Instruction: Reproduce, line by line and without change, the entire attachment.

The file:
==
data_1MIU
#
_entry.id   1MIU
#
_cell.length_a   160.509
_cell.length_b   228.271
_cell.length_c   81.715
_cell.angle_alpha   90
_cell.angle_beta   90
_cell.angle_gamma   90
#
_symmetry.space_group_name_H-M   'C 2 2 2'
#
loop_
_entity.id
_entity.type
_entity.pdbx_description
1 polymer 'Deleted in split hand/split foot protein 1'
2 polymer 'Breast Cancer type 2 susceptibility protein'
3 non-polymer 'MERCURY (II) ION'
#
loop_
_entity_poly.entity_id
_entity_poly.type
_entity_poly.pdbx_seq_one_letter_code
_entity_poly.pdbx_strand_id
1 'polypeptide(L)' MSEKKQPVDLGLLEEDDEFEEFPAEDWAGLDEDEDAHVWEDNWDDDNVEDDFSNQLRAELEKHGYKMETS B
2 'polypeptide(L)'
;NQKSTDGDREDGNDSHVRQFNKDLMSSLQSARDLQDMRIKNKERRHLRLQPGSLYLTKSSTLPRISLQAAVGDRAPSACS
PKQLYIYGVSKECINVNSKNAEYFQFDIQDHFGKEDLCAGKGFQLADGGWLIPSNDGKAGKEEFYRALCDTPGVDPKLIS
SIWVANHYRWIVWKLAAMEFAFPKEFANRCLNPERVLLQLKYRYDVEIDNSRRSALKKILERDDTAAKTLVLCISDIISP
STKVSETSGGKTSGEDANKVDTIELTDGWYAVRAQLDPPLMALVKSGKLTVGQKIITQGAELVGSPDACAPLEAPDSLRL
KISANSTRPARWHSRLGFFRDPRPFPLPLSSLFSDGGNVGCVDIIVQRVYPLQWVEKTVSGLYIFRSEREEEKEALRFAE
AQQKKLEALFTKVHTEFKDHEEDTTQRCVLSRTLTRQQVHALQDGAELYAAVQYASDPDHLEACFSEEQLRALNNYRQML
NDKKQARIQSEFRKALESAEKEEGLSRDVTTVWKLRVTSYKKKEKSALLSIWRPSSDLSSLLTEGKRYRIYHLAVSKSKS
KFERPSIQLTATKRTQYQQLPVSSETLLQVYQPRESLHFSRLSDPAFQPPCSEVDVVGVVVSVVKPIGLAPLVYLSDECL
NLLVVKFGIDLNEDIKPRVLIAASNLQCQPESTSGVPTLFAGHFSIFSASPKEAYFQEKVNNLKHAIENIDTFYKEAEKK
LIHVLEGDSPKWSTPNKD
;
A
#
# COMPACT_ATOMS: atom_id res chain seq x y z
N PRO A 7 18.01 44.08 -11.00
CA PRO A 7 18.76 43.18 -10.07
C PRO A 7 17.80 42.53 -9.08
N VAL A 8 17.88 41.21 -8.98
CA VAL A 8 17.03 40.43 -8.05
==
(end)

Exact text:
data_1MIU
#
_entry.id   1MIU
#
_cell.length_a   160.509
_cell.length_b   228.271
_cell.length_c   81.715
_cell.angle_alpha   90
_cell.angle_beta   90
_cell.angle_gamma   90
#
_symmetry.space_group_name_H-M   'C 2 2 2'
#
loop_
_entity.id
_entity.type
_entity.pdbx_description
1 polymer 'Deleted in split hand/split foot protein 1'
2 polymer 'Breast Cancer type 2 susceptibility protein'
3 non-polymer 'MERCURY (II) ION'
#
loop_
_entity_poly.entity_id
_entity_poly.type
_entity_poly.pdbx_seq_one_letter_code
_entity_poly.pdbx_strand_id
1 'polypeptide(L)' MSEKKQPVDLGLLEEDDEFEEFPAEDWAGLDEDEDAHVWEDNWDDDNVEDDFSNQLRAELEKHGYKMETS B
2 'polypeptide(L)'
;NQKSTDGDREDGNDSHVRQFNKDLMSSLQSARDLQDMRIKNKERRHLRLQPGSLYLTKSSTLPRISLQAAVGDRAPSACS
PKQLYIYGVSKECINVNSKNAEYFQFDIQDHFGKEDLCAGKGFQLADGGWLIPSNDGKAGKEEFYRALCDTPGVDPKLIS
SIWVANHYRWIVWKLAAMEFAFPKEFANRCLNPERVLLQLKYRYDVEIDNSRRSALKKILERDDTAAKTLVLCISDIISP
STKVSETSGGKTSGEDANKVDTIELTDGWYAVRAQLDPPLMALVKSGKLTVGQKIITQGAELVGSPDACAPLEAPDSLRL
KISANSTRPARWHSRLGFFRDPRPFPLPLSSLFSDGGNVGCVDIIVQRVYPLQWVEKTVSGLYIFRSEREEEKEALRFAE
AQQKKLEALFTKVHTEFKDHEEDTTQRCVLSRTLTRQQVHALQDGAELYAAVQYASDPDHLEACFSEEQLRALNNYRQML
NDKKQARIQSEFRKALESAEKEEGLSRDVTTVWKLRVTSYKKKEKSALLSIWRPSSDLSSLLTEGKRYRIYHLAVSKSKS
KFERPSIQLTATKRTQYQQLPVSSETLLQVYQPRESLHFSRLSDPAFQPPCSEVDVVGVVVSVVKPIGLAPLVYLSDECL
NLLVVKFGIDLNEDIKPRVLIAASNLQCQPESTSGVPTLFAGHFSIFSASPKEAYFQEKVNNLKHAIENIDTFYKEAEKK
LIHVLEGDSPKWSTPNKD
;
A
#
# COMPACT_ATOMS: atom_id res chain seq x y z
N PRO A 7 18.01 44.08 -11.00
CA PRO A 7 18.76 43.18 -10.07
C PRO A 7 17.80 42.53 -9.08
N VAL A 8 17.88 41.21 -8.98
CA VAL A 8 17.03 40.43 -8.05